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How to Survive the Mommy-Wife-Boss Balance
by Amy Hampton
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March 1, 2019

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12 Minute Read

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How to Survive the Mommy-Wife-Boss Balance

What happens when your prayers start to come true, and you can’t handle it?

Amy Hampton of Sociologie Wines and her family
Amy Hampton of Sociologie Wines and her family

You asked for this.

That’s what I have to remind myself as my phone RINGS, SNAPS, and DINGS.

Sigh. I look down at my iPhone to see that it’s exactly 5:43 pm. WOW, where did the day go?!?! I still haven’t answered a third of my emails, my social media DMs are stuffed with unanswered wine requests, my fluffy edges are on the edge, I am still tired from my late night love fest with Canva, Eventbrite is my new BFF, the zipper on my favorite shift dress clocked-out before the end of its shift, the laundry is curled up on my sofa sleeping like an uninvited guest after eating a heavy Sunday afternoon brunch, my voicemail is STILL full, and YUCK… I just stepped on my three-year-old daughter’s random-gooey-fruity- gummy-goldfish-cracker mix as I try my very-very-very best to sprint out the door while texting “Girl, I am on my way!” I feel so awful that I am late for yet another “meeting” as my phone leaps out my hand, plops down, and proceeds to twerk back and forth on the floor as it buzzes, rings, pings, and dings. Did I just text myself? I roll my eyes, rub my temples, sigh, shrug my shoulders, and take a deep breath in gratitude that my phone still works as I grab and swipe my phone to hear the strong, yet kind, voice of my husband, asking the rather basic, yet very complex decade-long question: “Hey, love? So, what are we eating for dinner tonight?”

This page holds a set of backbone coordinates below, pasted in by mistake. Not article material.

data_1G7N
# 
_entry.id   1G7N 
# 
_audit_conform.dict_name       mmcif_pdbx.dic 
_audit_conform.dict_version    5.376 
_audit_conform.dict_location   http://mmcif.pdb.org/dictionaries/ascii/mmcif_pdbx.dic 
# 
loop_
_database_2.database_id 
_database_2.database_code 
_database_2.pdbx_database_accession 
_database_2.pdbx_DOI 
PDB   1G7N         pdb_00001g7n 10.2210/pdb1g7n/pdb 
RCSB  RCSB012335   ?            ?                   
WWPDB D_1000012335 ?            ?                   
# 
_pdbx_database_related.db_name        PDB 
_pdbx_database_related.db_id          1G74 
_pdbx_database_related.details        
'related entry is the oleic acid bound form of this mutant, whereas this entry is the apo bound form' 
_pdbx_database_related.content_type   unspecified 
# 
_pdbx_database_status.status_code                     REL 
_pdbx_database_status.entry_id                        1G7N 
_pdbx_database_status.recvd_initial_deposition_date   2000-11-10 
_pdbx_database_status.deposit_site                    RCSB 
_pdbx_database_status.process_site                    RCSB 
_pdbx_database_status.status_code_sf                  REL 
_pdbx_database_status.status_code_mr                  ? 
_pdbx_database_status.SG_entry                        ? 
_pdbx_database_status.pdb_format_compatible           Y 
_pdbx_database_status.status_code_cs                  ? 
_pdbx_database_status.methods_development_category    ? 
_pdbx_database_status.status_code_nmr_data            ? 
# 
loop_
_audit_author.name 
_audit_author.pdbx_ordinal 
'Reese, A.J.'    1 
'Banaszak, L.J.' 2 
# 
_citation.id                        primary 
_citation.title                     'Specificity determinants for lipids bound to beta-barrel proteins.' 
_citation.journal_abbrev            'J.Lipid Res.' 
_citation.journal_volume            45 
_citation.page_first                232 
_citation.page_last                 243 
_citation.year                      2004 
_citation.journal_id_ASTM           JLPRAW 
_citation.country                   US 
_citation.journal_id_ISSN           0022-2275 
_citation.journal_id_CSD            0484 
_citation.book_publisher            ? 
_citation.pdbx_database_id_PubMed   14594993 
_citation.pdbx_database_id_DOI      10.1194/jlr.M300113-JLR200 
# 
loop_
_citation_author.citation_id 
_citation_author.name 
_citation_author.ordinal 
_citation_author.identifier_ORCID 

Let’s back up.

Hi, my name is Amy, and I created and run Sociologie Wine. This company, my company, is currently experiencing exponential growth. Growth that I prayed for for many, many moons – often with tears pouring down my mascara soaked cheeks as I was balled, crumbled in the corner of my closet. That is what my company is built from: blood, sweat, tears, and prayers.

Amy Hampton of Sociologie Wine
Amy Hampton of Sociologie Wine

When I started Sociologie Wines, I didn’t even have labels for the bottles.  That’s right – my husband and I went to a major Texas liquor trade show with wine in glass containers, two girlfriends working as our promo models, and promises of fulfillment in our eyes.  Guess what, we were a hit! Vendors loved the taste and our homegrown beginnings. We left with over 200 accounts! Praises be to God!

But not too fast, I learned the hard way that transitioning into the #womenwhoboss world snatches the edges of your entire ecosystem because you must elevate every day, and this often entails managing expectations, both spoken and unspoken, that were never a part of your existence before.

For me, this caused all kinds of confusion and conflict and shook my confidence to the core.

Just a mere three months after that seemingly successful show, I lost half of the accounts that signed up.  As hard and as late as I worked, as long as I prayed, and as much as I cried, I wasn’t able to fulfill the orders.  My big brand vision didn’t line up with my existing financial bandwidth, family traditions, and business structure. I was overwhelmed and struggling.  So, I listened to the loving yet limited advice from loved ones and the false promises of an emerging distributor to deliver my very first big order to my largest retailer.  I thought it was a safe solution to subsidize my struggles – the limitations that I was learning existed in my current business model, and the worrying of my family, which was louder than my own internal voice.  

Guess what, the distributor failed to deliver. And it felt like all hell broke loose. I was receiving multiple calls and emails from all of my store’s central offices to make good on their orders –– and those were the accounts who were willing to give me more time, even if begrudgingly.  Half just cut their losses, their losses being me. It was fight or flight time, and this caused me to focus –– not on all the voices around me, well-meaning or otherwise, but on my own inner voice.

My eternal grit took center stage